Bonus Bets Explained

With so many different types of bonus bets available for football betting it can be difficult understanding how they all work. It can also be heavy on your wallet if you don’t fully understand each bet! Hopefully this page explaining all of the bonus bets  which are available at most of the online bookmakers we feature, will help you if you’re just starting out in the world of football betting. Don’t forget to read our bookmaker reviews section before claiming any of the bonus bets or weekly betting offers they promote to new and existing members.

Football Bets to Use Bonus Bets On:

Win Singles Bonus Bets Explained
This is the simplest and most popular of all football bets. Basically your selection has to win for your bet to be successful. Say for example you placed £10 on ‘Team A’ to win the FA Cup at 2/1. That means your basic stake is simply £10. The odds that are offered on Team A, in this case 2/1, reflect the chance that the bookmakers think Team A have of winning the FA Cup. They are predicting that for every three times the competition is run Team A will win one of them – a 33.3% chance. A simple example that explains the way odds work is the toss of a coin. There is obviously a 50% chance of it landing on heads and a 50% chance of it being tails – presuming of course that we are discounting the possibility it lands on its side! This is effectively a 1/1 chance which is known as even money. So going back to our 2/1 against example, let’s imagine that we have placed £10 to win. If ‘Team A’ were to win you would win two times your stake and your stake is returned as your bet is a winner. That equates to 2 x £10 + £10 = £30. If ‘Team A’ get knocked out you lose your bet and stake.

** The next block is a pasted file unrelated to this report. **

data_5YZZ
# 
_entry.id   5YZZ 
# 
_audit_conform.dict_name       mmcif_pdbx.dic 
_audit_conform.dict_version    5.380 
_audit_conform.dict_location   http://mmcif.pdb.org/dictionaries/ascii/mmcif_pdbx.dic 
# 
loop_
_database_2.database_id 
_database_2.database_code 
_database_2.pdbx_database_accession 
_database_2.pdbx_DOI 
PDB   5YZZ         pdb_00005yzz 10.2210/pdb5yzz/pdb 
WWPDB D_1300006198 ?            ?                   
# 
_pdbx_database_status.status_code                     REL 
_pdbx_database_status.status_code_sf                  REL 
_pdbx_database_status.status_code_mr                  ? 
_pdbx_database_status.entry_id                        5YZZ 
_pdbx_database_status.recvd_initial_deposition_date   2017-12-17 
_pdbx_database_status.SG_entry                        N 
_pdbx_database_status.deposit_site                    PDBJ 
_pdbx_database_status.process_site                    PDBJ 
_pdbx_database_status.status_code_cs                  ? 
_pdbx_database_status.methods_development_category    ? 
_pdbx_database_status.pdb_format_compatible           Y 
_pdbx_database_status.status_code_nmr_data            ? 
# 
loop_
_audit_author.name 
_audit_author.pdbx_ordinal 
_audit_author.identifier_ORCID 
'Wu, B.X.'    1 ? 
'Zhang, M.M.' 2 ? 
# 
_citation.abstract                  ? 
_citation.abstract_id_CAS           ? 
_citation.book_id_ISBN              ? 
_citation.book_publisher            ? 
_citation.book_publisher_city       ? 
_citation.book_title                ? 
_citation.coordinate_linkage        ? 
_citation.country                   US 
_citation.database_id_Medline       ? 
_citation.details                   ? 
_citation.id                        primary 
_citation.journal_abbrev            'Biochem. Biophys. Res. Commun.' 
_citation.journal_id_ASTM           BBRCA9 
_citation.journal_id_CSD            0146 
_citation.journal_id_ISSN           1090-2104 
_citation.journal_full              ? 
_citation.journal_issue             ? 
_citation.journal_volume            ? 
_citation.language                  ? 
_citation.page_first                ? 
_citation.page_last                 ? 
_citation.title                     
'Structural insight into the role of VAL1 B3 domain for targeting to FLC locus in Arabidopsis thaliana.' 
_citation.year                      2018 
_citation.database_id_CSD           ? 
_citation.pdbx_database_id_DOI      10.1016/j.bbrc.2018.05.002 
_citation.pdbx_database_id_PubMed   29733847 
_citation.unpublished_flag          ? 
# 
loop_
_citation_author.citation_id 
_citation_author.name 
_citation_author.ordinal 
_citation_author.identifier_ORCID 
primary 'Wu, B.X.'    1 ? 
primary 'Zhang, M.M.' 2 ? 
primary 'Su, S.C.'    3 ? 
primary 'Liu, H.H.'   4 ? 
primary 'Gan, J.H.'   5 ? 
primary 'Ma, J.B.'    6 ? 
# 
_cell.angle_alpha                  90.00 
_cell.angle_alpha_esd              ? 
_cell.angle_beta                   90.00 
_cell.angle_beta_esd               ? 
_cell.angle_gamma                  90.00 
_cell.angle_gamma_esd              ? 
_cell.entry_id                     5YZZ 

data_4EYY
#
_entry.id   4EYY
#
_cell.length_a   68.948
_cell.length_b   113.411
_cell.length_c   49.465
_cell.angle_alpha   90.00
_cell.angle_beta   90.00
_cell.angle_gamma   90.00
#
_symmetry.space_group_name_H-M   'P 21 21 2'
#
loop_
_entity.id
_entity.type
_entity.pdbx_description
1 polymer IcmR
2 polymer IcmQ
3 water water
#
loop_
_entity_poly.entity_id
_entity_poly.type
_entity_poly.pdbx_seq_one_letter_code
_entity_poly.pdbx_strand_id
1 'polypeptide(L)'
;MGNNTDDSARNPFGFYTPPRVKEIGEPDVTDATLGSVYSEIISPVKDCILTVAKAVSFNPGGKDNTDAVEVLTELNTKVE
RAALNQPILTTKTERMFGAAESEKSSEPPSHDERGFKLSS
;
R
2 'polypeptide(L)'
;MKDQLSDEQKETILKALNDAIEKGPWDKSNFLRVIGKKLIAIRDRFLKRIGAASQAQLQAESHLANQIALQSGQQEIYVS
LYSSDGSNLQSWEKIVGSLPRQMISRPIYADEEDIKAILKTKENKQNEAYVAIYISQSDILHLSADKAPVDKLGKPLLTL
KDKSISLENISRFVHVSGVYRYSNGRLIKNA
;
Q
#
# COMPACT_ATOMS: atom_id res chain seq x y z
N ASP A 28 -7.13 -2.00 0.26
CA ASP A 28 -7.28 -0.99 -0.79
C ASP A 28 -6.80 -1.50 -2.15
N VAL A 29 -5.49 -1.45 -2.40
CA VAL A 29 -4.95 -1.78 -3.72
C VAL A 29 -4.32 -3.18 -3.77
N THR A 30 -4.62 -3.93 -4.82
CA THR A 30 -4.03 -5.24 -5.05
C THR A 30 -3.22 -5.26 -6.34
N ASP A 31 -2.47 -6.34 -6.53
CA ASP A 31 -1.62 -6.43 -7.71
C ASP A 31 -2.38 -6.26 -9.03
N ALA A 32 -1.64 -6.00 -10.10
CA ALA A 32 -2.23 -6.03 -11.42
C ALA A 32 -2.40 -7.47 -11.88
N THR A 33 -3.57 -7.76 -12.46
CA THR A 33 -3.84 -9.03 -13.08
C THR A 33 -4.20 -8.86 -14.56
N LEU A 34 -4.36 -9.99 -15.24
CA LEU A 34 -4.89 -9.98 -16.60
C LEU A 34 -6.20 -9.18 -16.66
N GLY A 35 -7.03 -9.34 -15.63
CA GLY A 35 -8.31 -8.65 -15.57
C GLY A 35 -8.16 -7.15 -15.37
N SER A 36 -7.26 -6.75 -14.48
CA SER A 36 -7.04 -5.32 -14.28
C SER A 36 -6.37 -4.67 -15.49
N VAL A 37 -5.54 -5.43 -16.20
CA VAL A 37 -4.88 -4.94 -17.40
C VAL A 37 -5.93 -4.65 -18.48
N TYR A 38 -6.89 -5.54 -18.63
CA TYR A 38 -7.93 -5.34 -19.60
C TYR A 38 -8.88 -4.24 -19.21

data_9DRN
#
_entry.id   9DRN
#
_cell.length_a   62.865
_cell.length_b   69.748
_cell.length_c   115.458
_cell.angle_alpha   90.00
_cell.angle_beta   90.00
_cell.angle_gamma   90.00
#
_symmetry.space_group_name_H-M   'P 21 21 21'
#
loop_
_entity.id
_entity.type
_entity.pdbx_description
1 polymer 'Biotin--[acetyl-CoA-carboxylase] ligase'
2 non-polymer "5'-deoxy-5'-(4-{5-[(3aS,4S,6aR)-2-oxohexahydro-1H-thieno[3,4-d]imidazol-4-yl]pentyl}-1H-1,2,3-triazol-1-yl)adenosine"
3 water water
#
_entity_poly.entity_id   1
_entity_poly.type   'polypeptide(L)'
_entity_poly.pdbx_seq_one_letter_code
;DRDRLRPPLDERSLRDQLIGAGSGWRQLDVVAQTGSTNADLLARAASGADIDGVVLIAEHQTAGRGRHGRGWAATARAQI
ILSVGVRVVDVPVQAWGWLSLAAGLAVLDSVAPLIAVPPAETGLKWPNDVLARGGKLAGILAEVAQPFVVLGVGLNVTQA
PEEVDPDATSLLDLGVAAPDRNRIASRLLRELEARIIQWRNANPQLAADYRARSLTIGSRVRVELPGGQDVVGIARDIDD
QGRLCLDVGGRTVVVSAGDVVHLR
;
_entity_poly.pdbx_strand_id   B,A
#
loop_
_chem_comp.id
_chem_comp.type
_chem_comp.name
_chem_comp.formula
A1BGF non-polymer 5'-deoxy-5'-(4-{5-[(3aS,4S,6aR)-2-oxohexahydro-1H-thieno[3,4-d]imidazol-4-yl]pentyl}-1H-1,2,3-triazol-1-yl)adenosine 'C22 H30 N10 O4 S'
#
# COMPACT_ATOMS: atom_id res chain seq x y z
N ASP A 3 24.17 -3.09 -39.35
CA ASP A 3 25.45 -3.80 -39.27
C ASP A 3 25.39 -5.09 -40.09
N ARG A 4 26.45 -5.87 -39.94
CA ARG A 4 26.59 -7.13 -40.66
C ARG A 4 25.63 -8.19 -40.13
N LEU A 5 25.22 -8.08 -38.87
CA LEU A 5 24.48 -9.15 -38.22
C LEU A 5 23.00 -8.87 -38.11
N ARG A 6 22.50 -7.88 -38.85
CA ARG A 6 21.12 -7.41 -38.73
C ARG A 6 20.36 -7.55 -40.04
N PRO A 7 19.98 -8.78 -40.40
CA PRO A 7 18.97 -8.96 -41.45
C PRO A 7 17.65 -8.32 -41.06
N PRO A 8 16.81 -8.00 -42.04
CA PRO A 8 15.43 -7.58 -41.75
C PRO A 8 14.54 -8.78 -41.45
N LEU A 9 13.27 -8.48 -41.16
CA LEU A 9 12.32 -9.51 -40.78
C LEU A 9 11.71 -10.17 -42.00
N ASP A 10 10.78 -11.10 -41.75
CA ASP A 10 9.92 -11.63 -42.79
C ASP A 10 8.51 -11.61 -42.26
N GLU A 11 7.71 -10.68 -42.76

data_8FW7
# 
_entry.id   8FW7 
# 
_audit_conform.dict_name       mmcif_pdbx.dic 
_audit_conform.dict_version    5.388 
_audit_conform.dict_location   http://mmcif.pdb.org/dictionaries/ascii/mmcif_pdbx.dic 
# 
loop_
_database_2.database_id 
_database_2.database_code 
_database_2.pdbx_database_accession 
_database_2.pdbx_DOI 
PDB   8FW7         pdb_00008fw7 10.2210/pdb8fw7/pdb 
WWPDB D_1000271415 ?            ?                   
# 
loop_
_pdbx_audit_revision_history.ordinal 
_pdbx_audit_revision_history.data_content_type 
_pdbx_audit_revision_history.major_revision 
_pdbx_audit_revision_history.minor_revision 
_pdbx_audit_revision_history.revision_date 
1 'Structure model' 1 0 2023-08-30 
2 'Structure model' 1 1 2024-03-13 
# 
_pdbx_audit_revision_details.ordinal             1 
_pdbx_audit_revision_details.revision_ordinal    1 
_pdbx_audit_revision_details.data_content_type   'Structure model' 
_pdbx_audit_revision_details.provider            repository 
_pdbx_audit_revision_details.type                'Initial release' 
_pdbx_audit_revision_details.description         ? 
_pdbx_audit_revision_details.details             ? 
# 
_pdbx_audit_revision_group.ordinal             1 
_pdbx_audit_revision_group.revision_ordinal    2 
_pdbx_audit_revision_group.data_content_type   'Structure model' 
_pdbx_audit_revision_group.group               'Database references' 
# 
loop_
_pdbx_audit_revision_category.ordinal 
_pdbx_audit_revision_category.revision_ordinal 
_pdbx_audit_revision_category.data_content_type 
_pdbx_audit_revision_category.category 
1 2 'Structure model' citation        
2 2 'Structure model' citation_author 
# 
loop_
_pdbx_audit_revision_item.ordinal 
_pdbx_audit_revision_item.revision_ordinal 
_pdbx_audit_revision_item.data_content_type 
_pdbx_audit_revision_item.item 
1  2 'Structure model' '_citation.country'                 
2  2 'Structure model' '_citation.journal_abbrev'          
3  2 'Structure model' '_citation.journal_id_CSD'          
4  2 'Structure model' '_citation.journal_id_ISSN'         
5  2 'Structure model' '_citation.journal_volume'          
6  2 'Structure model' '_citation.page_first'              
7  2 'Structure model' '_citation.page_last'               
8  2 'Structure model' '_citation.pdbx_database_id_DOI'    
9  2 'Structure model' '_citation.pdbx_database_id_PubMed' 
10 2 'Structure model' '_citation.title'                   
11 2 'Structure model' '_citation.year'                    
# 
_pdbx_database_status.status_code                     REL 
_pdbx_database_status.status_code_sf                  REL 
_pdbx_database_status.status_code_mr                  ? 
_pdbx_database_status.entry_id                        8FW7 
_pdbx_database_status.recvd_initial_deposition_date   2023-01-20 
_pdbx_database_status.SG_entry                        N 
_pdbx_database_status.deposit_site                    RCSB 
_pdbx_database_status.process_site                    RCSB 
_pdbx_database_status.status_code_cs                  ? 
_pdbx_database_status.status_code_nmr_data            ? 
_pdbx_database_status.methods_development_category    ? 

Each-way Singles Bonus Bets Explained
This bet is usually used when betting on horse racing and is effectively a split stake bet between win only and place only. It means that you can still get a return even if your selection does not win. Let’s pretend you placed £10 each-way on ‘Horse A’ to win at the Cheltenham Festival at 12/1. The first thing to realise is that your stake is now £20 with £10 on the horse winning and £10 on the horse getting a place. If ‘Horse A’ came first, your winnings would be £120 (£10 stake x 12) and your stake would be returned too. As well as that the place section of the bet is also successful (though there is no differential between the horse coming first, second or third). The fraction of the odds varies from race to race depending on how many runners there are and whether or not it’s a handicap. Let’s imagine that in this case the place terms are a quarter the odds for first, second or third. Therefore in addition to ‘Horse A”s £130 for a win, we get a further £40 for being placed (a quarter of 12 multiplied by the £10 stake plus the original stake). If ‘Horse A’ came either second or third the win section of this bet would lose but you’d still get £40 back thanks to the place bet being correct.

First Scorer/Correct Score Double Bonus Bets Explained
As the name implies this bet combines the first scorer (of a football match) with the correct score. Often known as a ‘scorecast’ or an FS/CSD at some bookmakers we feature.

First/Last Scorer Betting Bonus Bets Explained
This is a bet on which player will score the first (or last) goal in a game. Bookmakers normally quote any player they expect to take part in the match with the odds related to their ability to find the net. These sports bets are highly popular, especially in live Premier League fixtures. It is worth remembering that if your chosen player has been left out of the team or is still on the bench when the first goal goes in then bets will be refunded on that player. Football betting odds are also available for a player to score at anytime.